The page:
A device that steals credit card information was found on a gas pump at the Marathon Gas convenience store on U.S. 421 West on Wednesday, according to a Wilkesboro police report.
It was a credit card skimmer, a device that reads the magnetic stripe on a credit or debit card when inserted into a card reader on an ATM, gas pump or other device. The skimmer stores the card number, expiration date and cardholder’s name and this information is used for making counterfeit credit, unauthorized purchases by phone or computer and for identity theft for all sorts of dark purposes.
An inspector with the N.C. Department of Agriculture and Consumer Services reported finding the credit card skimmer while inspecting the pumps. It was behind the locked door of the pump and there were no signs of forced entry.
A clerk at the store said someone complained to him about a week earlier about receiving an unknown out of state charge after getting gas at the station.
Credit card skimming can also occur when malware is injected into a shopping payment page to steal credit card information. To combat this, stick to one or two retailers that already have your data. Use antivirus software. Regularly check bank and credit card statements.
The website, creditcards.com, has advice for detecting the more traditional credit card skimmers on a gas pumps or ATMs.
Before sliding a credit card at a fuel pump or ATM you often use, notice if the keyboard or card reader has a different appearance because a 3-D printer can be used to create a bogus keyboard placed on top of the real one. Wires sticking out also is a warning sign.
Criminals must open the fuel dispenser door to insert the skimmer. A tape with a serial number is often placed across the dispenser door for security, so check to see if the tape is broken. If there’s no tape, check to see if the dispenser door looks as though was forced open. There were no security stickers on the pump involved in the Wilkesboro police case to indicate if tampering had occurred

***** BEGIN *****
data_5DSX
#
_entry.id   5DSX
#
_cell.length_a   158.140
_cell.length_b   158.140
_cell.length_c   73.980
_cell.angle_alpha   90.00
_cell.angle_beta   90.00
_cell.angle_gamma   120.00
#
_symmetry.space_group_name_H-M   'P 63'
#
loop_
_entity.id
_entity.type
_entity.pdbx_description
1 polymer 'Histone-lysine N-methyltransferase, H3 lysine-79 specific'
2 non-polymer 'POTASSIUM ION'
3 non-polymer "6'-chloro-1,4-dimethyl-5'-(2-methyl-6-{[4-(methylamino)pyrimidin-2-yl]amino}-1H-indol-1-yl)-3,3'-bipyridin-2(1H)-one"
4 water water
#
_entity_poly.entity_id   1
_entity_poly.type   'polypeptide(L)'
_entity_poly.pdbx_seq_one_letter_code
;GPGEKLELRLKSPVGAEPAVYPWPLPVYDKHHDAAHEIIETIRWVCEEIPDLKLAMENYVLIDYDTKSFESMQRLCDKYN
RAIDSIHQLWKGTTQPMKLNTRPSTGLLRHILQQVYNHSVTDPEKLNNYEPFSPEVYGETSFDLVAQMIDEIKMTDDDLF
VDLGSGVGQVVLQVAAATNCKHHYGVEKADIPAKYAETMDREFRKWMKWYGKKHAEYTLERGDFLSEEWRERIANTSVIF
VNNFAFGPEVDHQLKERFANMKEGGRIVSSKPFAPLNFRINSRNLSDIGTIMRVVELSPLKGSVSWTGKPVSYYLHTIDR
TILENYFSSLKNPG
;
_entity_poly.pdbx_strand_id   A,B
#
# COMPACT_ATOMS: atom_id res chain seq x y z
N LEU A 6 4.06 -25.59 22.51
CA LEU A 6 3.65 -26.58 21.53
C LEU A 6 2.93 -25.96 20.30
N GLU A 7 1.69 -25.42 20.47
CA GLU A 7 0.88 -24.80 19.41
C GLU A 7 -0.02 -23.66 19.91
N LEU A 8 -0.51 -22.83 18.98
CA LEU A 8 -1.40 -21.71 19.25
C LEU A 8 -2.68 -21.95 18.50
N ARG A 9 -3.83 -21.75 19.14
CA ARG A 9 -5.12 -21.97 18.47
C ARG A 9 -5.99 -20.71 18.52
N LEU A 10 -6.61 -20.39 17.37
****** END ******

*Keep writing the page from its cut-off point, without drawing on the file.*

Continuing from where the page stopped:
A loose ATM card reader may indicate a bogus card reader placed on top of the existing one.
Some victims of credit card skimming say the card reader where the crime occurred didn’t easily accept the card or felt different in some other way.
Avoid fuel pumps and ATMs out of sight of the store clerk and ATMs in areas with little traffic. Criminals are drawn to machines they can more easily tamper with. Non-bank ATMs, such as those in supermarket parking lots, account for a large share of compromised devices. Security is tighter at ATMs at banks, including with cameras.
If you use a debit card, run it as a credit card without using the PIN. If you must use the PIN, cover your hand when typing the number, in case hidden cameras are watching.
Use your hand to cover views of the screen when you enter your debit card PIN to avoid having it photographed.
Chip credit cards are designed to be safer than magnetic stripe cards, encrypting payment information so it’s not so easy to steal. They can offer another layer of security, but they aren’t iron-clad.
A free Skimmer Scanner Android app released in 2017 scans for available Bluetooth connections looking for a device with a certain title that may indicate a skimmer.
Set up fraud alerts on your credit cards. Nearly every issuer offers these, and many will email and/or text you when your card is used at a gas station. Check your credit card and debit card transactions frequently to make sure no fraudulent activity has occurred.
If a credit card is used rather than a debit card, the bank’s money is at stake and it is protected by the card’s zero-liability policy. A stolen debit card number usually yields worse damage.
Of course, just pay inside rather than at the pump.
Lastly, pay with cash as often as possible.